Teach your Horse to Carry you Properly

By Katja Porenta EEBW

As a bodyworker, I see a lot of young horses who have very similar tension patterns in their bodies. Some of their muscles are working too hard, others aren’t working enough and this is creating an uneven fascial pull along their bodies.

If left unchecked for too long, this tension can create big problems, even if the horse is just starting off with his career. A lot of these horses have very caring owners who aren’t using improper training techniques or harmful gadgets and aren’t asking too much of the horse. So where is the catch? Why have these horses developed fascial and muscular imbalances? Well, for a lot of them, the answer is, they were never taught how to carry a rider. And I am not talking about just passively being ok with a person on their back, I am talking about actually carrying that person in a sustainable way.

Let’s put ourselves in your horse’s position!

You decide you want to get in shape, you join a gym. You’re standing there with all the weights around you and you see all the people working out, and you have no real idea how to begin. So, you copy the person next to you, pick up a weight and start doing the exercise. The weight you picked up seems a bit on the heavy side, but you don’t want to lose face in front of the other gym-goers so you continue doing some approximation of the exercise you see other people doing. How long do you think this can go on before you hurt yourself?

You’d probably be seeing a physio or a doctor very soon in that scenario. Now, obviously the horse isn’t copying other horses and isn’t under the social pressure of not wanting to appear weak. He is under a different kind of pressure though; he wants to please his rider or maybe he has learned that it is not ok for him to say no.

How to do things properly

If, on the other hand you went to the gym and had a good trainer, the situation would be different. Before you picked up any weight at all, the trainer would teach you the proper form for weight lifting. He/she would show you what you need to be doing with your core muscles, how your knees should be functioning, what your back should be doing. You would learn to support yourself before you took on extra weight. In that scenario you have every chance of staying healthy and getting increasingly stronger. It is absolutely the same with horses. Yes, you can go straight to sitting on their backs and this will work for a while, but in the long run it will create tension and pain.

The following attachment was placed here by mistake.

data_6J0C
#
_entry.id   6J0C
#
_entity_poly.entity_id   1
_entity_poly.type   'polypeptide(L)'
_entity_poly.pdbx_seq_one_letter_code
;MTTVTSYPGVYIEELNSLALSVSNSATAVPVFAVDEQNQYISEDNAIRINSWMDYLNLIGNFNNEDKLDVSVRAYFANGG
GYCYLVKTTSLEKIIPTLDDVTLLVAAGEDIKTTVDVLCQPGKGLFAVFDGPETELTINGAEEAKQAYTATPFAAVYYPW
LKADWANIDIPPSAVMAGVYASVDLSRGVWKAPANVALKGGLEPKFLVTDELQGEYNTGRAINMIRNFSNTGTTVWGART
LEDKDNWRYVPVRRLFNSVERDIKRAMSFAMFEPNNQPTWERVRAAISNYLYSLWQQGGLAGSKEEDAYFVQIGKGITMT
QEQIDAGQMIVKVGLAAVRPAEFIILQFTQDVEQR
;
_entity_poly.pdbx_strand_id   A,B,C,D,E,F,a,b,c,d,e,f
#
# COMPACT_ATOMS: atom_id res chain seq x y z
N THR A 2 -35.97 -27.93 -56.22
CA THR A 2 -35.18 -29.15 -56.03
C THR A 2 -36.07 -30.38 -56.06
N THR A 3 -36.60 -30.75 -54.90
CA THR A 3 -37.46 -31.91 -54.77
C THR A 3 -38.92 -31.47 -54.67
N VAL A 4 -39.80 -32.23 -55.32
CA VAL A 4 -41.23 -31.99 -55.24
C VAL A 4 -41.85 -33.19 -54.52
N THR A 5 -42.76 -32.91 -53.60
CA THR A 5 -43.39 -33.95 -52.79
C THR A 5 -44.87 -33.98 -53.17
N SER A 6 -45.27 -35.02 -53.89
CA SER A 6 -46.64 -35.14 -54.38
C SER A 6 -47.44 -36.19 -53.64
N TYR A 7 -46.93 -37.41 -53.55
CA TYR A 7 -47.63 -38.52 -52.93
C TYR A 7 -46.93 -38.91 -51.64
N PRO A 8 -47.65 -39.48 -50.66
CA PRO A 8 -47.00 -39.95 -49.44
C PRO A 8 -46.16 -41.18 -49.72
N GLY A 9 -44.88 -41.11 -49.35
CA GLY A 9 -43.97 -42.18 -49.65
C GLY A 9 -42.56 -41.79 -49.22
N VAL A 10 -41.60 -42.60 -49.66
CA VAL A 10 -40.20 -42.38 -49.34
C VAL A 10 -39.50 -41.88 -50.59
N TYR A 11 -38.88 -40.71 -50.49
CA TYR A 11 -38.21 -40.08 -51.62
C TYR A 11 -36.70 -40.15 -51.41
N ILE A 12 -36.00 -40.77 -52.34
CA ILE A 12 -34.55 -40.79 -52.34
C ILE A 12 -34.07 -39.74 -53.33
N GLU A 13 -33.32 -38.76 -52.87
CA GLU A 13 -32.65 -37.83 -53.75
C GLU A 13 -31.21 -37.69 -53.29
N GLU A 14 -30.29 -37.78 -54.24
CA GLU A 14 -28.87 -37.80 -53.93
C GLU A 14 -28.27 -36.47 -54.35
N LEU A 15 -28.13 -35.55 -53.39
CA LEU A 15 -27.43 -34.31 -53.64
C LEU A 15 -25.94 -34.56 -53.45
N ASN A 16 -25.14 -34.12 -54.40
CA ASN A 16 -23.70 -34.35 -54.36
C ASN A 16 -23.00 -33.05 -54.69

Ground work and lunging

On the other hand, if you teach the horse proper form and technique before mounting, they will be much better able to not only stay healthy but get increasingly stronger. How do you achieve this with your horse? With proper, biomechanically sound groundwork and lunging. And by lunging I don’t mean chasing the horse around in circles until he is exhausted. I mean teaching him what self-carriage really is. Teaching him how to use his body so all his muscles are working harmoniously to create supple, healthy movement.

If your horse isn’t capable of self-carriage on the lunge or in-hand, I doubt he will be capable of it with you on his back. I am sure there are masters out there who can teach the horse self-carriage from the saddle, but for us normal folk, preparatory exercise is vital. So, before you start with ridden work, make sure the horse understands what his core needs to be doing, how his hind legs should function and how to use his back properly. 

When I work with youngsters who were started in this way, with a lot of preparatory work and were taught proper technique for carrying a rider, I see less of those familiar tension patterns. Of course, there is some tension here and there – it is natural for the horse who is just learning how to be a riding horse to make some mistakes, but it is on a completely different level.

And the most important thing is, when I work on them the next time, that tension is usually gone. Whereas with horses who weren’t given enough preparatory work, the same tension patterns show up time and time again. Because the horse simply does not know better and keeps doing the same mistakes.

My advice

So here is my advice to you. If you are just starting your youngster, find a trainer who understands how important groundwork is, and make sure the horse is fully able to carry you before you ask him to. On the other hand, if you have a more experienced horse and the same set of issues seem to be popping up every time your bodyworker visits, perhaps you need to take a step back and show your horse how to use his muscles in a healthier way. Remember, just like the person in the gym, the horse doesn’t really know how to go about this exercise business. He needs a responsible, compassionate trainer to guide him.

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